Being enraged all the time and posting about it isn't a workable solution. Being "quiet" and taking time to recharge and be effective with the things you can change seems to be the way to go! 

I can't control what people think about me, my "silence" or the things I have communicated. A cross I will no longer bear, however, is the idea that I have to parade these crosses on social media to prove that I know they exist and am struggling with the solutions, too.

Sunday, July 10, 2016

Celebratory "Lobstah" for 22 years!

Yesterday Wayne took me out for lobster at our favorite five star lobster dive for the freshest lobster, crispiest fries, crunchiest slaw and dynamic waterside views to celebrate 22 years since my last drink.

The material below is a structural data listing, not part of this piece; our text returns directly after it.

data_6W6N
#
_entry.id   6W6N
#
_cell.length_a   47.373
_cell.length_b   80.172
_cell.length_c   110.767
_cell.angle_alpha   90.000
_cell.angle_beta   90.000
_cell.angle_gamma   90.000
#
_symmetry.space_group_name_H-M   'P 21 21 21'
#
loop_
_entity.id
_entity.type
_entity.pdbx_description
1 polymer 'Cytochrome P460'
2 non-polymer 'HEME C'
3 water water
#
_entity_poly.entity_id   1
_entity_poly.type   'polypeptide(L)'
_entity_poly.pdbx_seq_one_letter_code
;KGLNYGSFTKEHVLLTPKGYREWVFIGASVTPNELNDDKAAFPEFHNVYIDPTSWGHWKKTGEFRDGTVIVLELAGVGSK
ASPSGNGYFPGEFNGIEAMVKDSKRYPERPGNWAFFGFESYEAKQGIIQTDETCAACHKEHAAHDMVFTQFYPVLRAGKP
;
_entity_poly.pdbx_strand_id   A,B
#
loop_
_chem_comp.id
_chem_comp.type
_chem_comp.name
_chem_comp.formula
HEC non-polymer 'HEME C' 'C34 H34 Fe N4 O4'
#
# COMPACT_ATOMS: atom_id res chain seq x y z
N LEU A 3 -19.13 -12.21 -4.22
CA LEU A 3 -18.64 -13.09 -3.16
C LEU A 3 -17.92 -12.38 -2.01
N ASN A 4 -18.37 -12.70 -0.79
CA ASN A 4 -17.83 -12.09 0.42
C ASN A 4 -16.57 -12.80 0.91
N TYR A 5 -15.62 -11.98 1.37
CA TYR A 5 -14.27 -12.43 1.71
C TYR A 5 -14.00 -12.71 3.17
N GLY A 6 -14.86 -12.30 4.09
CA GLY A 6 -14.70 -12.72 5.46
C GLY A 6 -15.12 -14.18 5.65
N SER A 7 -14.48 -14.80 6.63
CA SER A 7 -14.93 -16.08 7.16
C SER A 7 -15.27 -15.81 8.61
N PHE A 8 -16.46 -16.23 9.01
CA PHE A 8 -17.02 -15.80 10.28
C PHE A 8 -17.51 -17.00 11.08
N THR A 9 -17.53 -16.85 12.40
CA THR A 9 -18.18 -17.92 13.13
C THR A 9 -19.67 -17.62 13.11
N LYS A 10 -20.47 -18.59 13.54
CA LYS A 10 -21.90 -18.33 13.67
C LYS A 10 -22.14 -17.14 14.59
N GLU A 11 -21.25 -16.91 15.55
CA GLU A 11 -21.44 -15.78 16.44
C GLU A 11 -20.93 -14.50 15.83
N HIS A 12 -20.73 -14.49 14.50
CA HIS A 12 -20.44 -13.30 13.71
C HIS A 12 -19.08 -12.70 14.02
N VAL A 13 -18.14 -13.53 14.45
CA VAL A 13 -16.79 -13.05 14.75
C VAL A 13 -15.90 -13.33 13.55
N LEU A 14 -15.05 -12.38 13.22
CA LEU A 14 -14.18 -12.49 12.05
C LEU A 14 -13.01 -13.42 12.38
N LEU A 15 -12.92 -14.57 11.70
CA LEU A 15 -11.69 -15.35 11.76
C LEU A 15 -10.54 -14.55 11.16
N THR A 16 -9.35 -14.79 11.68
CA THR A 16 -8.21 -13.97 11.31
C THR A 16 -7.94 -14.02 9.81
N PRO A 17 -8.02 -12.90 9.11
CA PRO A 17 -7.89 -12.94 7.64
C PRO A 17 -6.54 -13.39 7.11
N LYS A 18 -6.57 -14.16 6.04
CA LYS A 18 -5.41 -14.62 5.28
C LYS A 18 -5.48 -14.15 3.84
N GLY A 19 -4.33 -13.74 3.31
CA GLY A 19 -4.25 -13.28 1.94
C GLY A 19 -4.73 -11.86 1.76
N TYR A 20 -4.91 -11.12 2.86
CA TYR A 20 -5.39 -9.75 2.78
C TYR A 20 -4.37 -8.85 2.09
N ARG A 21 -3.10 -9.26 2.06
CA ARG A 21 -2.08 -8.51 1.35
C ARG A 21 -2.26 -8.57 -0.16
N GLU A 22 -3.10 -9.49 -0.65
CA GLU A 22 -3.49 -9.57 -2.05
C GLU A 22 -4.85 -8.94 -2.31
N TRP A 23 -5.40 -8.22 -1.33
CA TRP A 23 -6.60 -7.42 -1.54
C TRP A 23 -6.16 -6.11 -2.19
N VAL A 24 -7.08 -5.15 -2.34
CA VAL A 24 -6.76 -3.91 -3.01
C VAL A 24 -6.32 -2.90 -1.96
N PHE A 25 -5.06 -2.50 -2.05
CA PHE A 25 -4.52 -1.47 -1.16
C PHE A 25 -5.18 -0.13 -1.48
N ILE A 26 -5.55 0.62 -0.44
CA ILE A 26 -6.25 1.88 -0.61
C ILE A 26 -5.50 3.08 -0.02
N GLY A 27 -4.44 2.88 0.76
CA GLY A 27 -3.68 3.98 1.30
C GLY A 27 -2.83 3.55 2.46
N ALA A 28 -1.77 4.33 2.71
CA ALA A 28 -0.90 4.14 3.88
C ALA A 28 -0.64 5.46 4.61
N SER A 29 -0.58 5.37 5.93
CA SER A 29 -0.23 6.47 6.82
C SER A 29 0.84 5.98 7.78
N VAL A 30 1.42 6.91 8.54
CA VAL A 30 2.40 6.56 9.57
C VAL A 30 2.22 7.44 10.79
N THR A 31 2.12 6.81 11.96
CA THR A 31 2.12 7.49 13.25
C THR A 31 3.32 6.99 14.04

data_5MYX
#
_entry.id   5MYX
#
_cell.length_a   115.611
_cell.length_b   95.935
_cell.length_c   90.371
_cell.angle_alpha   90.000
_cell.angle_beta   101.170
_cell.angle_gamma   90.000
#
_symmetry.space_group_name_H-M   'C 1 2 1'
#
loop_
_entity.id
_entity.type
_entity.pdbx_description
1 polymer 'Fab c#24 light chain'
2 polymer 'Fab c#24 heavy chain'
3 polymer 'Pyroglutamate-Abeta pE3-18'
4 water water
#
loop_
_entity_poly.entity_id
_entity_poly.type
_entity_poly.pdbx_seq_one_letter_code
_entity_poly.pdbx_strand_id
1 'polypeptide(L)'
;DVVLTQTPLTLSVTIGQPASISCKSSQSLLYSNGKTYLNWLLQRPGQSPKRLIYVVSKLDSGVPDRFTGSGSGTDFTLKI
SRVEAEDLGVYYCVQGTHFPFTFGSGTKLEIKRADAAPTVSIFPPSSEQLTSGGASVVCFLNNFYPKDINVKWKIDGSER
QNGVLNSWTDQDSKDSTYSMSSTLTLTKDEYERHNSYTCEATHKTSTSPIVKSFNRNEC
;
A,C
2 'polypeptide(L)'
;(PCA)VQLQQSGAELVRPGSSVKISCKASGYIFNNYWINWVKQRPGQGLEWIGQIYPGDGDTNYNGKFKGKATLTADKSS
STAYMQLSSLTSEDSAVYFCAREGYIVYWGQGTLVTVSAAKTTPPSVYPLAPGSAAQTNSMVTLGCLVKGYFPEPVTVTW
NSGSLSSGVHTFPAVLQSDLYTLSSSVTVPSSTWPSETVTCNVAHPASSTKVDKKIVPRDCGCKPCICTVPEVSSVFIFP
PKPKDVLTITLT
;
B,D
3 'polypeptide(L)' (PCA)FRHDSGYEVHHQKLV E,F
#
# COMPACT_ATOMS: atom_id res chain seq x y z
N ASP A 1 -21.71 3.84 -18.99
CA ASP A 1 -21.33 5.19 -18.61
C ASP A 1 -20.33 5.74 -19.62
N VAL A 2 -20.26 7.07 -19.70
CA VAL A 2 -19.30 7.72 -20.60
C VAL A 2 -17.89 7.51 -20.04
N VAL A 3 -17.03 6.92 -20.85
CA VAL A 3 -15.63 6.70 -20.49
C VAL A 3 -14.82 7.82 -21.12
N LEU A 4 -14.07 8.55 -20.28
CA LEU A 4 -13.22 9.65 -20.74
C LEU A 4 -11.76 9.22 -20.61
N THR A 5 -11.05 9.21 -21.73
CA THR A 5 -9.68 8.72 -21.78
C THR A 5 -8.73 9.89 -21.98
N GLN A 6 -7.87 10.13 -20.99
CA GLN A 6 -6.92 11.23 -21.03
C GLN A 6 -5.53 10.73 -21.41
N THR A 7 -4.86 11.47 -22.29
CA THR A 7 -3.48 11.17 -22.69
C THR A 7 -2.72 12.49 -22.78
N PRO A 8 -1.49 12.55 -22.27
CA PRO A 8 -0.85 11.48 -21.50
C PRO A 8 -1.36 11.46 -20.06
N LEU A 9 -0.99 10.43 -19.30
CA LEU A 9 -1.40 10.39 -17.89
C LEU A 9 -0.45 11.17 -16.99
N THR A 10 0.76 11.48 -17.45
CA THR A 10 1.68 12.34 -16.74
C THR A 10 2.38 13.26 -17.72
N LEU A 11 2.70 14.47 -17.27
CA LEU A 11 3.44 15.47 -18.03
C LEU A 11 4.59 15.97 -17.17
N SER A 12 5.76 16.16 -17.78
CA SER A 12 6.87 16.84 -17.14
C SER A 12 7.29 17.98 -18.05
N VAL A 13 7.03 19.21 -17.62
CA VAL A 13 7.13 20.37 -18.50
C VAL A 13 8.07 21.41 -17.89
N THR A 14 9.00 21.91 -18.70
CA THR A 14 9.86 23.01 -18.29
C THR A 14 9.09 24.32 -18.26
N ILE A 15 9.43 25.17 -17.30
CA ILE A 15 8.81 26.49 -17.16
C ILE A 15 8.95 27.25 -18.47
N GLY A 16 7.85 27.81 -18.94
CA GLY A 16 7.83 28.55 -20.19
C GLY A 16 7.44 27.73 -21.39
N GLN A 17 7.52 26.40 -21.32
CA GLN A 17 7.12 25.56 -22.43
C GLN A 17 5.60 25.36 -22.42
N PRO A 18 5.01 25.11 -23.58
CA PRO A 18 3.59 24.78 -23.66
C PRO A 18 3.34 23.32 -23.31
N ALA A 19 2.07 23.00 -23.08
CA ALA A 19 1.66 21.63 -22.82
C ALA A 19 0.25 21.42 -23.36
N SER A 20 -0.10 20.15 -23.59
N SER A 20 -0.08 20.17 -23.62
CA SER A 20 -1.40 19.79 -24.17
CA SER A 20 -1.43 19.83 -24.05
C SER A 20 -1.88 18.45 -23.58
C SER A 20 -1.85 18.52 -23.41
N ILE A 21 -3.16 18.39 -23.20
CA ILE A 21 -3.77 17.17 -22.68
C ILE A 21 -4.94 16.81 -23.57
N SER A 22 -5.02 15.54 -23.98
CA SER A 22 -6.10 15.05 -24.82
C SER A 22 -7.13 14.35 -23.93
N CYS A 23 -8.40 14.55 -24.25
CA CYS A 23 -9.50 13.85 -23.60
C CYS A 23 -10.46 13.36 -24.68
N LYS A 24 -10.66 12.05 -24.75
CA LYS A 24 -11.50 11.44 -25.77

As you can see it was a misty early evening but that only added some coastal charm. 

I don't celebrate milestones in my sobriety in the manner of: "Phew! I made it another year! How long can I keep this up?" It really is a happy day to think of how much my life has improved for the better since then. It's the same with when I started eating retro. I'm loving it! Counting calories, cooking wholesome foods from scratch and moving around more is not something I endure to maintain a healthy weight. I enjoy it! As you can see I still eat out and am not missing out on good times.

Self-care feels good!

Monday, July 4, 2016

July 4th Weekend in Pictures

Walking along the trail at Crescent Beach State Park, Cape Elizabeth

First pick from Tiny Tim's garden!

Three dories, Kennebunkport


 Happy days!